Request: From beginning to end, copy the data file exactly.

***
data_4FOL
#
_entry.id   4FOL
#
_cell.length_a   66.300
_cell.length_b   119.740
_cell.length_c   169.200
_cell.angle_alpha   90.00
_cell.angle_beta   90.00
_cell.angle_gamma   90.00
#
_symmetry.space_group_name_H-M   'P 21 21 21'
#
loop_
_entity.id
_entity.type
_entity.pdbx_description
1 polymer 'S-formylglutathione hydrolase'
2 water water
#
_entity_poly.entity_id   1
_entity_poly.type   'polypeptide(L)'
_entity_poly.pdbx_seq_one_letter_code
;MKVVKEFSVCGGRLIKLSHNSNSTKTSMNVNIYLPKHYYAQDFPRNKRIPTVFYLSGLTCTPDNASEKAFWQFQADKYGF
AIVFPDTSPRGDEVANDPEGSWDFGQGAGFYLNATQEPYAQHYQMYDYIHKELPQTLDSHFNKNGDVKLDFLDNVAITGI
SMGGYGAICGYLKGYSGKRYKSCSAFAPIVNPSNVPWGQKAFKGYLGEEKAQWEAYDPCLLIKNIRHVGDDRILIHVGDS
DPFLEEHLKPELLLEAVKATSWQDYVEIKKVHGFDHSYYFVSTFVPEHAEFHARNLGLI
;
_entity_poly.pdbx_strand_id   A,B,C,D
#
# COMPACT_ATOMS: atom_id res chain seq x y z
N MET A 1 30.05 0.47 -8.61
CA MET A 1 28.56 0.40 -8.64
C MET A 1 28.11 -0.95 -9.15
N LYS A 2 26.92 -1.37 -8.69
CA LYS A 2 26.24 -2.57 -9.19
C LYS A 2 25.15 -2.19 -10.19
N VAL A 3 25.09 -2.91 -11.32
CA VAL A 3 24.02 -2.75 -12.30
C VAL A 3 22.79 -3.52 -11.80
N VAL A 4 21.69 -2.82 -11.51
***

data_4FOL
#
_entry.id   4FOL
#
_cell.length_a   66.300
_cell.length_b   119.740
_cell.length_c   169.200
_cell.angle_alpha   90.00
_cell.angle_beta   90.00
_cell.angle_gamma   90.00
#
_symmetry.space_group_name_H-M   'P 21 21 21'
#
loop_
_entity.id
_entity.type
_entity.pdbx_description
1 polymer 'S-formylglutathione hydrolase'
2 water water
#
_entity_poly.entity_id   1
_entity_poly.type   'polypeptide(L)'
_entity_poly.pdbx_seq_one_letter_code
;MKVVKEFSVCGGRLIKLSHNSNSTKTSMNVNIYLPKHYYAQDFPRNKRIPTVFYLSGLTCTPDNASEKAFWQFQADKYGF
AIVFPDTSPRGDEVANDPEGSWDFGQGAGFYLNATQEPYAQHYQMYDYIHKELPQTLDSHFNKNGDVKLDFLDNVAITGI
SMGGYGAICGYLKGYSGKRYKSCSAFAPIVNPSNVPWGQKAFKGYLGEEKAQWEAYDPCLLIKNIRHVGDDRILIHVGDS
DPFLEEHLKPELLLEAVKATSWQDYVEIKKVHGFDHSYYFVSTFVPEHAEFHARNLGLI
;
_entity_poly.pdbx_strand_id   A,B,C,D
#
# COMPACT_ATOMS: atom_id res chain seq x y z
N MET A 1 30.05 0.47 -8.61
CA MET A 1 28.56 0.40 -8.64
C MET A 1 28.11 -0.95 -9.15
N LYS A 2 26.92 -1.37 -8.69
CA LYS A 2 26.24 -2.57 -9.19
C LYS A 2 25.15 -2.19 -10.19
N VAL A 3 25.09 -2.91 -11.32
CA VAL A 3 24.02 -2.75 -12.30
C VAL A 3 22.79 -3.52 -11.80
N VAL A 4 21.69 -2.82 -11.51